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On Slow UN Response in S. Sudan, US Rice Slow to Criticize, Vietor UNclear, Reforms Uncertain

By Matthew Russell Lee

UNITED NATIONS, January 17, updated below -- The day after UN Under Secretary General Susana Malcorra acknowledged to Inner City Press that the UNMISS mission in South Sudan had been unable to transport to Jonglei state "lethal assets to dissuade" the ongoing bloodshed there, Inner City Press asked US Ambassador Susan Rice what she thought of the Russian helicopters not flying, and the UN's actions.

  Rice answered more cagily than usual, directing Inner City Press to ask the Russian Mission and DPKO [UN Peacekeeping] about the reasons for not flying, thanking Russian for its previous service in North Sudan, and saying that the Security Council is working to ensure UNMISS has the air assets it needs. But how?

  Inner City Press understands that in exchange for filling in for the Russian helicopters, the Bangladeshi unit in the DR Congo wants to have at least a one year contract, rather than the much shorter period the UN has put on the table.

  The Ethiopian helicopters at UNISFA in Abyei wanted to be based in Juba, not in the more primitive conditions in, for example, Wau.

   Rice and the US Mission were appropriately quick to criticize UN peacekeepers in the DR Congo who failed to recognize or respond to mass rape in Walikale. Here, perhaps because as the Russians complain the US blocked a Security Council statement in November 2011 about attacks in South Sudan on Russian pilots, Rice has not unleashed the type of criticism used in the DR Congo.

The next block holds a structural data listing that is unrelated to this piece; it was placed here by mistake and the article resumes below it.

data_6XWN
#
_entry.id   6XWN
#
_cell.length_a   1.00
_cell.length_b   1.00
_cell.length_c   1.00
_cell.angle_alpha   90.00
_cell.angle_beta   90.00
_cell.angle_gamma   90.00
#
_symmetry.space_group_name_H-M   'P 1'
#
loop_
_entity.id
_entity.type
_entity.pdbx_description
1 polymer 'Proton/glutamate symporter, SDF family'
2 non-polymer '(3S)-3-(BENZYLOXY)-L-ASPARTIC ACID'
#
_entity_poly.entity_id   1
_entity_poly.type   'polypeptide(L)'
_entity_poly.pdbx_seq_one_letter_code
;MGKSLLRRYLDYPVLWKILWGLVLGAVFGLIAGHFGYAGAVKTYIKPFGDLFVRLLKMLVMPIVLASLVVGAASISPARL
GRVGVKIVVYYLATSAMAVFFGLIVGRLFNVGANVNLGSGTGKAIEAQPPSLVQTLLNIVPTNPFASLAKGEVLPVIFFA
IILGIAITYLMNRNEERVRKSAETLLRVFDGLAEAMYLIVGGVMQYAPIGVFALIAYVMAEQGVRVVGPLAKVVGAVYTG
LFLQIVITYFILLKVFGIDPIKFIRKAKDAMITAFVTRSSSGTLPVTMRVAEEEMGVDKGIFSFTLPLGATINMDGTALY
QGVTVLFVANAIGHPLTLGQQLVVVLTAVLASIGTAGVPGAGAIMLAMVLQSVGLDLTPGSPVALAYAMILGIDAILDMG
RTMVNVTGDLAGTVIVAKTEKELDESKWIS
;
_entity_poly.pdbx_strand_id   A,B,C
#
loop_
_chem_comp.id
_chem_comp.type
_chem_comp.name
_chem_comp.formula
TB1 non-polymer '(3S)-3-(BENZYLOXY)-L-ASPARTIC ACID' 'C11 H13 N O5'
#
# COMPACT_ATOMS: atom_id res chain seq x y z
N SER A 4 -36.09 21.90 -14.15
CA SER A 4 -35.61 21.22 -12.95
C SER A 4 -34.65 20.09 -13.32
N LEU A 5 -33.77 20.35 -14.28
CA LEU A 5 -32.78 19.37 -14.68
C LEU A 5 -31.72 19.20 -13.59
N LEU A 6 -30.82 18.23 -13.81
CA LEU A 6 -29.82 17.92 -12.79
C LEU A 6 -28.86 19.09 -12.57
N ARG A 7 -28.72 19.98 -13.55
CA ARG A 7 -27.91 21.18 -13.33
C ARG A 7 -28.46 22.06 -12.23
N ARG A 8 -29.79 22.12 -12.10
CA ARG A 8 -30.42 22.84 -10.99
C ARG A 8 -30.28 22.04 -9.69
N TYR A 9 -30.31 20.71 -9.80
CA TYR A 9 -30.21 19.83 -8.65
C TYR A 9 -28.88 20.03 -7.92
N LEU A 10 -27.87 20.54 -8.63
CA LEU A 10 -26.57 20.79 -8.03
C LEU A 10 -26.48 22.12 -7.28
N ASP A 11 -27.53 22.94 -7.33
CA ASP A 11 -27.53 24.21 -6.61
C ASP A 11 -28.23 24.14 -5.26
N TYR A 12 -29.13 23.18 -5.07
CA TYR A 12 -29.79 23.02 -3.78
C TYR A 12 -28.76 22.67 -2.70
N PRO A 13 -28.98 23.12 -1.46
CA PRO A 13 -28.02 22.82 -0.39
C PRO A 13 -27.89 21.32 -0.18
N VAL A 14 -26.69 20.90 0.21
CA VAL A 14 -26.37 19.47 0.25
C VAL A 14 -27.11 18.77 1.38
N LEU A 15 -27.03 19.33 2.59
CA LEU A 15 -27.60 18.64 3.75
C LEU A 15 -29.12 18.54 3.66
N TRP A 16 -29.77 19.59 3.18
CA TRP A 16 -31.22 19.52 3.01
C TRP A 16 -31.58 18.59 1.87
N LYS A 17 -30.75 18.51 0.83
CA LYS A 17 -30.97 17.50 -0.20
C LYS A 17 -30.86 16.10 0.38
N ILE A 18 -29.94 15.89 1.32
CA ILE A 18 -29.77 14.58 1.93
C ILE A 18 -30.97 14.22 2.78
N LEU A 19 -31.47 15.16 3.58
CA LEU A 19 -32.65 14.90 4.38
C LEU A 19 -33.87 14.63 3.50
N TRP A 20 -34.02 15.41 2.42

Another explanation is that since the incident does not reflect well on US ally South Sudan, the less said the better.

  The entire helicopter incident, first reported by Inner City Press, has brought up the need for reforms, starting with arrangements for "inter-mission cooperation" that can be put into place while a bloodbath like in Jonglei is actually taking place, and not after.

(c) UN Photo
Rice & Russia Churkin, blocked statement & helicopters not shown

  The Security Council members want the power to control the size of each Mission; the troop and equipment contributing countries want to know where they will serve, and under what terms.

  But how can the UN and the Security Council's mission pretend to be ready to protect civilians if they allow helicopter contracts to lapse, go weeks with no helicopter coverage, and then are still unable to mobilize even nearby helicopter assets, being paid by the UN, to come and transport "lethal assets to dissuade" attacks on civilians? Watch this site.

Footnote: Inner City Press three times asked the US Mission to the UN's spokesmen for Rice's or the Mission's comments on the UN's response in Jonglei, without response. Nor was the spokesman going to permit it at Tuesday's stakeout on Sudan. Rice to her credit pointed and took the question.

Update: Seven hours after Ambassador Rice's stakeout, the administration sent this out:

Statement from NSC Spokesman Tommy Vietor on Violence in South Sudan

...We also note the mandate of the UN Mission in South Sudan (UNMISS) with respect to conflict prevention and civilian protection, and call upon the South Sudanese government and the UN to continue working closely together on this vitally important mission. We further call upon the UN to provide any additional support that is needed by UNMISS to carry out its responsibilities in South Sudan.

So the UN is reminded it's supposed to protect civilians? And the UN is supposed to provide helicopters, belatedly? We'll have more on this.

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Click here for Sept 23, '11 about UN General Assembly

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These reports are usually also available through Google News and on Lexis-Nexis.

Click here for a Reuters AlertNet piece by this correspondent about Uganda's Lord's Resistance Army. Click here for an earlier Reuters AlertNet piece about the Somali National Reconciliation Congress, and the UN's $200,000 contribution from an undefined trust fund.  Video Analysis here

Click here for Sept 26, 2011 New Yorker on Inner City Press at UN

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